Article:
Genetic influences on word recognition abilities and disabilities: A study of 7 year old twins

Social, Genetic, & Developmental Psychiatry Centre, Institute of Psychiatry, King's College London, UK.
Journal of Child Psychology and Psychiatry (Impact Factor: 6.46). 05/2005; 46(4):373-84. DOI: 10.1111/j.1469-7610.2004.00358.x
Source: PubMed


A fundamental issue for child psychology concerns the origins of individual differences in early reading development.
A measure of word recognition, the Test of Word Reading Efficiency (TOWRE), was administered by telephone to a representative population sample of 3,909 same-sex and opposite-sex pairs of 7-year-old twins. Analyses allowing for sex differences in aetiology were used to estimate the extent to which genetic and environmental influences contribute to normal variation in word recognition and word recognition difficulties, defined by scores below the 5th and 10th percentiles of the unselected sample.
Both normal variation in word recognition and impaired word recognition abilities were substantially heritable (h2 = .65-.67; h(g)2 = .37-.72). Environmental influences were primarily shared between twins, rather than specific to each individual, and small to moderate in magnitude. There was evidence for qualitative sex differences. Quantitative sex differences were also suggested at the extremes, with genetic influences being more important as a cause of reading difficulties in boys than in girls.
These findings indicate that early individual differences and impairments in word recognition are principally influenced by genetic factors and may involve partly distinct genetic or environmental effects in boys and girls. Crucially, they also provide evidence that reading impairments are linked genetically to the normal distribution. Genetic risk for early impairments in word recognition is continuous rather than discrete.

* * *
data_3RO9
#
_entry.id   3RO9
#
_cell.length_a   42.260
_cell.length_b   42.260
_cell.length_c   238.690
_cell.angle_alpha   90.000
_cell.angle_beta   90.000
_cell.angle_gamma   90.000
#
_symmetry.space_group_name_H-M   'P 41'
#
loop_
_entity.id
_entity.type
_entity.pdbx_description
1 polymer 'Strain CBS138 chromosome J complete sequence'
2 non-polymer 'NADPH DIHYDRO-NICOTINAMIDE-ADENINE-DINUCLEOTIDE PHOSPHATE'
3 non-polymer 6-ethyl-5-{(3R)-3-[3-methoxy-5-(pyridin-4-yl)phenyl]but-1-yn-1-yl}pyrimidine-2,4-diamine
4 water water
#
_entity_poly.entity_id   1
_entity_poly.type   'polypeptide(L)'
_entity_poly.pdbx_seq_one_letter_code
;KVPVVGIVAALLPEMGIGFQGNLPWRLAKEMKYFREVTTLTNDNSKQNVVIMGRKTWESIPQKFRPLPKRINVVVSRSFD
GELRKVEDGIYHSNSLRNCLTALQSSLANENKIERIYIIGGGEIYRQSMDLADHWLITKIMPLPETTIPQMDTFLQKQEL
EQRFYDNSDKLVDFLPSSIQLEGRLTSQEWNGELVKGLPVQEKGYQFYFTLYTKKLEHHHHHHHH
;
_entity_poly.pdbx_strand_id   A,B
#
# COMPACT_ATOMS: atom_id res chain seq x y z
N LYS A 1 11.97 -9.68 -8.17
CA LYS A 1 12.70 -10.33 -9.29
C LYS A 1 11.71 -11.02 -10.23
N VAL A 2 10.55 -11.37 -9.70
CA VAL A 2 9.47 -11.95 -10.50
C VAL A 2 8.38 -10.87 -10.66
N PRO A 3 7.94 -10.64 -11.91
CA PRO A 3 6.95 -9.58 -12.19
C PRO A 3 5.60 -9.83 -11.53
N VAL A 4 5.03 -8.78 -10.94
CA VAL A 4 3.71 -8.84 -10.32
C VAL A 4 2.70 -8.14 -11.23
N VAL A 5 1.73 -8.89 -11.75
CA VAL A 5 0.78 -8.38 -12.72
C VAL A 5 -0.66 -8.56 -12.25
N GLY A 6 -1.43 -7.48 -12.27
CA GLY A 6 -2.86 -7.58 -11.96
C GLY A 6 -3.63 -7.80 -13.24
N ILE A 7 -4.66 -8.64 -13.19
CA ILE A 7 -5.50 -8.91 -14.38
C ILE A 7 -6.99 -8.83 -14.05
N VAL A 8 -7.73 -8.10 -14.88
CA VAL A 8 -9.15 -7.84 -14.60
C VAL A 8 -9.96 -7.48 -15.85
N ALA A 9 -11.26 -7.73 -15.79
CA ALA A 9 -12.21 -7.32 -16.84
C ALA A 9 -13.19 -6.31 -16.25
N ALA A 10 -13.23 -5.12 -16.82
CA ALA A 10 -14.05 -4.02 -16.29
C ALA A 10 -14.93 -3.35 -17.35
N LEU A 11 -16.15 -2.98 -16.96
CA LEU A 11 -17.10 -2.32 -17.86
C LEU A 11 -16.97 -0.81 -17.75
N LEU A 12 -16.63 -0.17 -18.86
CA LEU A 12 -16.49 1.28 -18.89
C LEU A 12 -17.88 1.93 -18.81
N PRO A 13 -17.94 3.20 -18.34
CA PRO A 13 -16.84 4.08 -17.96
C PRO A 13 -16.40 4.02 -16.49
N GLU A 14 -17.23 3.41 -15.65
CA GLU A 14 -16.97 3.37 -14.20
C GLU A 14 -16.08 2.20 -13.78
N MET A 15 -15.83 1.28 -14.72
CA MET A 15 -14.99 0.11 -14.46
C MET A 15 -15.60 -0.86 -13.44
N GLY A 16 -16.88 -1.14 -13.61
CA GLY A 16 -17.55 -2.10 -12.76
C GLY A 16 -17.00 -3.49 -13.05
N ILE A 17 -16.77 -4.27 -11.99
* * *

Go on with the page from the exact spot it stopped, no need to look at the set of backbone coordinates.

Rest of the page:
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Available from: Philip S Dale, Dec 25, 2015
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    • "Some twin studies report evidence for shared-environmental influences (reading disability e.g. Friend, Defries, & Olson, 2008; Harlaar et al., 2005; reading ability e.g. Petrill et al., 2007; Taylor & Schatschneider, 2010). "
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    • "I first met his parents who wanted to know more about dyslexia – the diagnosis he received after he was referred to a full psychodiagnosis evaluation. This evaluation revealed an unconceivable gap between the expected achievements from such a quick, easy to handle, diligent and good-natured boy, as he was 1 The subject will be referred to as " he " because in all dyslexia studies the male/female rate found had been from 2:1 to 15:1 (Finucci et al., 1981; Harlaar et al., 2005; Hawke et al., 2007, 2009; Miles et al., 1998; Shaywitz et al., 1990; Stevenson, 1990 Vogel, 1990) "
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    • "Twin studies provide evidence for the importance of genetic influences for the genesis of reading problems, as well as for normal variations in reading skills in the population [49]. It has been suggested that as much as 70% of the variation in 7-year-olds’ decoding skills is attributable to genetic differences [50]. Similarly, normal variations in oral language skills are heritable, and there is evidence for the importance of genetic influences in the aetiology of specific language impairment [51,52]. "
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